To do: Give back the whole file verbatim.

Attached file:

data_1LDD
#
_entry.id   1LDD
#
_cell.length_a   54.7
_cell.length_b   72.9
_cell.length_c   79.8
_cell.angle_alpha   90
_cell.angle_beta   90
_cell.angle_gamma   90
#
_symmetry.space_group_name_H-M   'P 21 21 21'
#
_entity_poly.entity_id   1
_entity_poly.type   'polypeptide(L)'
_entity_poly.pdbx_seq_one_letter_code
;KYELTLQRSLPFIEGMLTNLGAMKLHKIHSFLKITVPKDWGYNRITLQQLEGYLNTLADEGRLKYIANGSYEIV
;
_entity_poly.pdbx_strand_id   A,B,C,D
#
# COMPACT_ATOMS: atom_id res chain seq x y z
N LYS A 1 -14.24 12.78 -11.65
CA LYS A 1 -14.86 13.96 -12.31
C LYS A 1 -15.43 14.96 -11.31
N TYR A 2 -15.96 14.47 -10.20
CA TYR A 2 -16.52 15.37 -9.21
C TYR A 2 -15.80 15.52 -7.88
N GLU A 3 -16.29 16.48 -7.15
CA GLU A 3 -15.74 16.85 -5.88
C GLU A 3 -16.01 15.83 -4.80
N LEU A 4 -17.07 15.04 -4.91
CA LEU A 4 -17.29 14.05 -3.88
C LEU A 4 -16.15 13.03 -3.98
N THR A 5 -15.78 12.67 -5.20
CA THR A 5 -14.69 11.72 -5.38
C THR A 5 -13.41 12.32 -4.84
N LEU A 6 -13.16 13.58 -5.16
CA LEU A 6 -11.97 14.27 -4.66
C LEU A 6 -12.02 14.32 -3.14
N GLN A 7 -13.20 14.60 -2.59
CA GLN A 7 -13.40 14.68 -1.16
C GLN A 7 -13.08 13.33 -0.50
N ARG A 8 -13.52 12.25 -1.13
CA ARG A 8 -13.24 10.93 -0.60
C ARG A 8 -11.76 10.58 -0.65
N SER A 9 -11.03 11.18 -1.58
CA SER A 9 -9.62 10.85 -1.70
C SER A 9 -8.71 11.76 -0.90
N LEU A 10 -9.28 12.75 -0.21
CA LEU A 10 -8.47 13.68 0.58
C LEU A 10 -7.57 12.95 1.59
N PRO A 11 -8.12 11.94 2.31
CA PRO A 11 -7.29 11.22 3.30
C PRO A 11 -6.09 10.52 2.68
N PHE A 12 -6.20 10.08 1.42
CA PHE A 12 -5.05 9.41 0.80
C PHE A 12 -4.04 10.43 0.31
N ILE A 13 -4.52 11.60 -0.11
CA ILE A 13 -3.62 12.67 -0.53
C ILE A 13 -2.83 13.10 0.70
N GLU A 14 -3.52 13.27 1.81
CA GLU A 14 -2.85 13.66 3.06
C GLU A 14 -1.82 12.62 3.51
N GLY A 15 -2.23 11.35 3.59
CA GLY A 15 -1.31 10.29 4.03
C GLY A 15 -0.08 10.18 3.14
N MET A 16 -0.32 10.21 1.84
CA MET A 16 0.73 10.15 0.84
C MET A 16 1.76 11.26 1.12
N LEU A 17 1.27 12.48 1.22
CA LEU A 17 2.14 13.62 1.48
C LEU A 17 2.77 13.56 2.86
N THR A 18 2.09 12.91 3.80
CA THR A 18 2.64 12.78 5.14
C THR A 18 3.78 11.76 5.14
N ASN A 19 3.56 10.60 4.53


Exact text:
data_1LDD
#
_entry.id   1LDD
#
_cell.length_a   54.7
_cell.length_b   72.9
_cell.length_c   79.8
_cell.angle_alpha   90
_cell.angle_beta   90
_cell.angle_gamma   90
#
_symmetry.space_group_name_H-M   'P 21 21 21'
#
_entity_poly.entity_id   1
_entity_poly.type   'polypeptide(L)'
_entity_poly.pdbx_seq_one_letter_code
;KYELTLQRSLPFIEGMLTNLGAMKLHKIHSFLKITVPKDWGYNRITLQQLEGYLNTLADEGRLKYIANGSYEIV
;
_entity_poly.pdbx_strand_id   A,B,C,D
#
# COMPACT_ATOMS: atom_id res chain seq x y z
N LYS A 1 -14.24 12.78 -11.65
CA LYS A 1 -14.86 13.96 -12.31
C LYS A 1 -15.43 14.96 -11.31
N TYR A 2 -15.96 14.47 -10.20
CA TYR A 2 -16.52 15.37 -9.21
C TYR A 2 -15.80 15.52 -7.88
N GLU A 3 -16.29 16.48 -7.15
CA GLU A 3 -15.74 16.85 -5.88
C GLU A 3 -16.01 15.83 -4.80
N LEU A 4 -17.07 15.04 -4.91
CA LEU A 4 -17.29 14.05 -3.88
C LEU A 4 -16.15 13.03 -3.98
N THR A 5 -15.78 12.67 -5.20
CA THR A 5 -14.69 11.72 -5.38
C THR A 5 -13.41 12.32 -4.84
N LEU A 6 -13.16 13.58 -5.16
CA LEU A 6 -11.97 14.27 -4.66
C LEU A 6 -12.02 14.32 -3.14
N GLN A 7 -13.20 14.60 -2.59
CA GLN A 7 -13.40 14.68 -1.16
C GLN A 7 -13.08 13.33 -0.50
N ARG A 8 -13.52 12.25 -1.13
CA ARG A 8 -13.24 10.93 -0.60
C ARG A 8 -11.76 10.58 -0.65
N SER A 9 -11.03 11.18 -1.58
CA SER A 9 -9.62 10.85 -1.70
C SER A 9 -8.71 11.76 -0.90
N LEU A 10 -9.28 12.75 -0.21
CA LEU A 10 -8.47 13.68 0.58
C LEU A 10 -7.57 12.95 1.59
N PRO A 11 -8.12 11.94 2.31
CA PRO A 11 -7.29 11.22 3.30
C PRO A 11 -6.09 10.52 2.68
N PHE A 12 -6.20 10.08 1.42
CA PHE A 12 -5.05 9.41 0.80
C PHE A 12 -4.04 10.43 0.31
N ILE A 13 -4.52 11.60 -0.11
CA ILE A 13 -3.62 12.67 -0.53
C ILE A 13 -2.83 13.10 0.70
N GLU A 14 -3.52 13.27 1.81
CA GLU A 14 -2.85 13.66 3.06
C GLU A 14 -1.82 12.62 3.51
N GLY A 15 -2.23 11.35 3.59
CA GLY A 15 -1.31 10.29 4.03
C GLY A 15 -0.08 10.18 3.14
N MET A 16 -0.32 10.21 1.84
CA MET A 16 0.73 10.15 0.84
C MET A 16 1.76 11.26 1.12
N LEU A 17 1.27 12.48 1.22
CA LEU A 17 2.14 13.62 1.48
C LEU A 17 2.77 13.56 2.86
N THR A 18 2.09 12.91 3.80
CA THR A 18 2.64 12.78 5.14
C THR A 18 3.78 11.76 5.14
N ASN A 19 3.56 10.60 4.53